THE FULL STORY

The art of sales promotion

Whatever you might call your marketing funnel, I was brought up with the AIDA model and, much like the four acts in the opera of the same name, there are four stages:
Marketeers will tell you all about the triangular shaped AIDA model that you can employ to attract new clients and lead them to buy from you. There are four stages, as you might expect, which are:

ATTENTION - where all your advertising and brand-building goes to get your name out there and make it known, using your corporate branding consistently, repeatedly and without specific targeting.
INTEREST - the audience narrows a bit now as not everyone you show your advert to will be interested, will have seen or understood it. Those that have will possibly have made an enquiry or clicked through to a specific webpage, or advert, but they have not converted to a sale.
DESIRE - once interest has been shown you can start to follow up and engage, converting interest into a real willingness to respond to your messages, or a desire to own your product.
ACTION - the vital stage, the customer actually takes positive action, or responds to yours, and buys from you.

The first stage is cognitive and the final stage is classed as behavioural but it is the emotional stages in between where it gets interesting (well, for a printer anyway!)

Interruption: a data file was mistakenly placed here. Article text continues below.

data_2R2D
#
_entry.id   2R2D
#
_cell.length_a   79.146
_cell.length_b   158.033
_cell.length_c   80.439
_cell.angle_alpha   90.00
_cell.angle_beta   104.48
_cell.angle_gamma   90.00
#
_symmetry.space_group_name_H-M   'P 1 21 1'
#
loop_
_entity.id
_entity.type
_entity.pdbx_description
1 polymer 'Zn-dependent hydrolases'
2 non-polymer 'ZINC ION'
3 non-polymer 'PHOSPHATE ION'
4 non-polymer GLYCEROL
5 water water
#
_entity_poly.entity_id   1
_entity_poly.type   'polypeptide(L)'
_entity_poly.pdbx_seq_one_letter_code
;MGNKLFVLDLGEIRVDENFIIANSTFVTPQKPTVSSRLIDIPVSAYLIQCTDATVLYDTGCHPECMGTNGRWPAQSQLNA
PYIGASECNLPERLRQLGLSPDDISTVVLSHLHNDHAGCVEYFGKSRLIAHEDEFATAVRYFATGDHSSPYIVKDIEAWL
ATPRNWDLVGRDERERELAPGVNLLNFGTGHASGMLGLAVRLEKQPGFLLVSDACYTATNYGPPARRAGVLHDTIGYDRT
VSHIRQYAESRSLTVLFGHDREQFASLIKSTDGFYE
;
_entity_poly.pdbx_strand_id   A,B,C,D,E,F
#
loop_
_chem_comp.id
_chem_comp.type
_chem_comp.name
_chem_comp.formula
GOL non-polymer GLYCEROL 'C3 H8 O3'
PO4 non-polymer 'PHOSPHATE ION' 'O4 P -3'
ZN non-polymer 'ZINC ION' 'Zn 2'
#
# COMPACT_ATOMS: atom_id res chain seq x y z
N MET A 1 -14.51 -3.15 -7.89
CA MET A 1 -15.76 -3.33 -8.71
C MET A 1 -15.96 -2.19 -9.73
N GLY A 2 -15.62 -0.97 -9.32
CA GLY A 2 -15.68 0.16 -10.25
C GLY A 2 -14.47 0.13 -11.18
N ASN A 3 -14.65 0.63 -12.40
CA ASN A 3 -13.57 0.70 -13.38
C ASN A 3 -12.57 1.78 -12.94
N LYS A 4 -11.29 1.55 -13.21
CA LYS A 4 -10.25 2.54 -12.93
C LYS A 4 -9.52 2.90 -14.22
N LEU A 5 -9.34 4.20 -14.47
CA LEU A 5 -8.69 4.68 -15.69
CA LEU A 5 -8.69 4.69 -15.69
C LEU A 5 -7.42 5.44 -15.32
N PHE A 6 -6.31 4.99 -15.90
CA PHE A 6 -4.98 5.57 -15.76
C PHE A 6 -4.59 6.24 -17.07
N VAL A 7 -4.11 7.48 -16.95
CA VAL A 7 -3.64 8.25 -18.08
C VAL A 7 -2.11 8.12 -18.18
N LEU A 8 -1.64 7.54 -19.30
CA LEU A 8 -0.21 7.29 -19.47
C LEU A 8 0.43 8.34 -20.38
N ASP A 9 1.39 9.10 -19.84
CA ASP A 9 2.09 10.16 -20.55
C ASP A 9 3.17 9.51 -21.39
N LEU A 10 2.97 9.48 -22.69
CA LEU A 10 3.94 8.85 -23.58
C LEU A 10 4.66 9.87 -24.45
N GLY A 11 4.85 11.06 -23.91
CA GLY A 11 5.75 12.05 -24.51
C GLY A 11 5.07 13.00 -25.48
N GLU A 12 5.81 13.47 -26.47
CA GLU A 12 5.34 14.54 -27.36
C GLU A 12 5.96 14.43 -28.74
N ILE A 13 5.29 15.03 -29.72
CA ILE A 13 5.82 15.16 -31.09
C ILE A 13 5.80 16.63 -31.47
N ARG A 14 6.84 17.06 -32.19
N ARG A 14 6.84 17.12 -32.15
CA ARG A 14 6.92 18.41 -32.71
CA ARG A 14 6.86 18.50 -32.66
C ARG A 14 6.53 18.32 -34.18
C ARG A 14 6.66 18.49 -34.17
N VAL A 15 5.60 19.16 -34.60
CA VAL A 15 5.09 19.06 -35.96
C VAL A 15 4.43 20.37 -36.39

Sales promotion is at the heart of this model, it is the key transitional stage where you get to turn that flickering flame of interest into a raging fire of desire (or at least warm people up a bit). Because sales promotion is all about persuasion, not selling. Ironically, it is often the stage where you actually GIVE something away in order to tempt your potential customer to buy more or at least give you a try. This is where you can employ simple, often inexpensive flame-fanners like samples or product vouchers as incentives to buy.  
So ask yourselves, if you have a list of interested parties (prospects or maybe your existing client base) can you persuade them to take action if you offer them a taster first?
Is there a voucher you can offer towards a bigger purchase?
Can you package your product in a ‘trial-size’ way?
If you do, don’t forget - along with your sample, or your voucher, make sure you use the printed space to offer something more, inviting them to take action again.
There are lots of ways that you can use printed cards and product carriers to create desire amongst your brand fans -
contact Claire on 0116 255 4336 or claire@fullsquare.net for ideas and inspiration for your next campaign.